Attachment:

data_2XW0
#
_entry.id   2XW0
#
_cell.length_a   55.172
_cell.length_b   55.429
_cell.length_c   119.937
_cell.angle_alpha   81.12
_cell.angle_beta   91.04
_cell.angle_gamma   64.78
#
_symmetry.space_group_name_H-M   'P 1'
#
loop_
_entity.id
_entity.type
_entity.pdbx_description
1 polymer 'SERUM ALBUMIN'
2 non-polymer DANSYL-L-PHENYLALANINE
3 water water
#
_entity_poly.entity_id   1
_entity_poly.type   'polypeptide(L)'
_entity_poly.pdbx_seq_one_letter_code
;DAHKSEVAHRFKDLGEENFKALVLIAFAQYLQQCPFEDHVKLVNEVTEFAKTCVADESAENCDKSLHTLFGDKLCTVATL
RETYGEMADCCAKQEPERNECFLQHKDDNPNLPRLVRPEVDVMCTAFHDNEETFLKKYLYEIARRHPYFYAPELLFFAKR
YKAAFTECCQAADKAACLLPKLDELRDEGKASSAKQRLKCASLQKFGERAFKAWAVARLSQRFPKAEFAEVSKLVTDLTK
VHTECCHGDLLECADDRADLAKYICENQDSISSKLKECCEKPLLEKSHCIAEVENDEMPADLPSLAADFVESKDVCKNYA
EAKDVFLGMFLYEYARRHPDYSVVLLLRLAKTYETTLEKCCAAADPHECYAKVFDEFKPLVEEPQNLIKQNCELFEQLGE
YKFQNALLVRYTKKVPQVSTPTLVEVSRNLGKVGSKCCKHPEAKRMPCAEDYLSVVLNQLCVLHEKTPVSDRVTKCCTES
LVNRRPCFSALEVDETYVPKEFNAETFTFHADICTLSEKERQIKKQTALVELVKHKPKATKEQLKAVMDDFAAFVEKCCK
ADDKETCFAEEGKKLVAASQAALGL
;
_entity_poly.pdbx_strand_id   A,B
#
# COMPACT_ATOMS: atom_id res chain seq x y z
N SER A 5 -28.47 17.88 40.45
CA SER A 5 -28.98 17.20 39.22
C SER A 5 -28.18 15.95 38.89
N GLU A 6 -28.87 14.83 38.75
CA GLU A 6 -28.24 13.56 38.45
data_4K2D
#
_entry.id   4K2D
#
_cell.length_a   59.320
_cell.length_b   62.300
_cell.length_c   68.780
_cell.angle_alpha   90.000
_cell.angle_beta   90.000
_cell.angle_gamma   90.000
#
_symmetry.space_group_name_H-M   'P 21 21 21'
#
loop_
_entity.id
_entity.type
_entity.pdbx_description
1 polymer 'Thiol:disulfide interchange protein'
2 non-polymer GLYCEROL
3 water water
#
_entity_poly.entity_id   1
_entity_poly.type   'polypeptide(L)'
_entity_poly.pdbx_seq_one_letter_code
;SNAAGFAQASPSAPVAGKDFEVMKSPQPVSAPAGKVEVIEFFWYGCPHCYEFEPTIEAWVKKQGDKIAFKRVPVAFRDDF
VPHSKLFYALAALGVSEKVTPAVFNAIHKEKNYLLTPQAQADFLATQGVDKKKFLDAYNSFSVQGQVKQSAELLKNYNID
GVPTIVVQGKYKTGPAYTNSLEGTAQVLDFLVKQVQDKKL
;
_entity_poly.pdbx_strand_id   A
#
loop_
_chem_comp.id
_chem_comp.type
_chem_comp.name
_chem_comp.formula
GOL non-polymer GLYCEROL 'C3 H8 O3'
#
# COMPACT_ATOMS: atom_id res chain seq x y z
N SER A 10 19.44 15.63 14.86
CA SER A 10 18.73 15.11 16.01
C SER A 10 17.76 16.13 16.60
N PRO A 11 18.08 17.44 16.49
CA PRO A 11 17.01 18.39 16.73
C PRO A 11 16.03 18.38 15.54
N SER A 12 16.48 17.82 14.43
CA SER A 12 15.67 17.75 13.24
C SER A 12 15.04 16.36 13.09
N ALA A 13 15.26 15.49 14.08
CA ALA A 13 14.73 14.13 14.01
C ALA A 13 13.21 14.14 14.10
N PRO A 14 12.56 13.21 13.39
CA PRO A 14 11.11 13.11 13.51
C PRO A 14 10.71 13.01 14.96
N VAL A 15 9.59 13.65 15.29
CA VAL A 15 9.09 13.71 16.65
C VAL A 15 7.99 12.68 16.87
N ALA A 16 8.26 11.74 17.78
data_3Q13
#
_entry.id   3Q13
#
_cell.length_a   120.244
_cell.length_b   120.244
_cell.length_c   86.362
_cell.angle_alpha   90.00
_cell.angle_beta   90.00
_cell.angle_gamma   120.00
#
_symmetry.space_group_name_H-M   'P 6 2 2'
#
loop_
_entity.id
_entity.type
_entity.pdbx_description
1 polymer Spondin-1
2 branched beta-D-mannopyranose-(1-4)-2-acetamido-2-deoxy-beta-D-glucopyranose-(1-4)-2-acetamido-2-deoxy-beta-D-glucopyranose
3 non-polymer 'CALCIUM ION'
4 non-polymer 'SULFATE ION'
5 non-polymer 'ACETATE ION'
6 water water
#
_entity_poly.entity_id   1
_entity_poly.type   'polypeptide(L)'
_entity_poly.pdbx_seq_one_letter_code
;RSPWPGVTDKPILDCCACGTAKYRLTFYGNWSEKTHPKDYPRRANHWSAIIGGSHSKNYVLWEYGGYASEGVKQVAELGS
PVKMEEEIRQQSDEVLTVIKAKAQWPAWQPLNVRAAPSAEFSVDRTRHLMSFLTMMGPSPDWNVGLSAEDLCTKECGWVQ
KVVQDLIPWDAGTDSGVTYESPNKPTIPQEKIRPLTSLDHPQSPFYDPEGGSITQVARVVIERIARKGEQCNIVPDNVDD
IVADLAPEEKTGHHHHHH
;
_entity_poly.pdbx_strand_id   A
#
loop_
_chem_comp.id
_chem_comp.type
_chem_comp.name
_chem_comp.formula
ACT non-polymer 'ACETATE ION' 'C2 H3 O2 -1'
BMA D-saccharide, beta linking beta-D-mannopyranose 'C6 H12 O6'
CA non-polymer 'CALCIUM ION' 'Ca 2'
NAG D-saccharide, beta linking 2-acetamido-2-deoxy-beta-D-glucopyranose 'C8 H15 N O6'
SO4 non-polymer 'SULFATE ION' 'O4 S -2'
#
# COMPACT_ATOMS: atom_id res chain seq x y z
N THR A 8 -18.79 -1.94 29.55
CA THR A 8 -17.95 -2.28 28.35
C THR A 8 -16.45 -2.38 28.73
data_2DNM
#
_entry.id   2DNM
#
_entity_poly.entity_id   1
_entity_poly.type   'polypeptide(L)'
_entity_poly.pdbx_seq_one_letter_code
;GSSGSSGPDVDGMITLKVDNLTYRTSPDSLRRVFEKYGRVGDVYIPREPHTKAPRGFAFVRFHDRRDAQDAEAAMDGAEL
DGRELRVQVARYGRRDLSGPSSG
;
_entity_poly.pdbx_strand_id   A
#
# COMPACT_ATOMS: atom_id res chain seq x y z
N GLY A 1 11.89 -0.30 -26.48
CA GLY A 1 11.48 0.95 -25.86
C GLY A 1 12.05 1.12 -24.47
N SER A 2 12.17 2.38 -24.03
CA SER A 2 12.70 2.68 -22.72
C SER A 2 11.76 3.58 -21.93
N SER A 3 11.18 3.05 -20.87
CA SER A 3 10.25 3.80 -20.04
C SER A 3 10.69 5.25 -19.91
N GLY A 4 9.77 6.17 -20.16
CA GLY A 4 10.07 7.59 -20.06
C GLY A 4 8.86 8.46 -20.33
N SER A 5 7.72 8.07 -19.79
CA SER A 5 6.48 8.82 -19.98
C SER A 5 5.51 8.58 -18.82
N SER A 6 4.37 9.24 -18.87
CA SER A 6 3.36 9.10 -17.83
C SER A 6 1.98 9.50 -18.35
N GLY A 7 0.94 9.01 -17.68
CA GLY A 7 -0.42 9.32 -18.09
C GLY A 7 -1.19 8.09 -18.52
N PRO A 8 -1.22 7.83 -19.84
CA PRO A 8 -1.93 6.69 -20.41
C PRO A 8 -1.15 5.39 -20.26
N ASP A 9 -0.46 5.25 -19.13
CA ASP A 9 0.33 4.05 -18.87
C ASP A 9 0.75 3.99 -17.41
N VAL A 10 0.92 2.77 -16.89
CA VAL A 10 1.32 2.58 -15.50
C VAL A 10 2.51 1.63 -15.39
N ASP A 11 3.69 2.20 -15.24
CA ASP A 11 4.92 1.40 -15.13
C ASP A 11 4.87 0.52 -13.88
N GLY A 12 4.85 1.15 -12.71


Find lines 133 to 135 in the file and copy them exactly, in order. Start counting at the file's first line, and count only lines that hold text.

loop_
_chem_comp.id
_chem_comp.type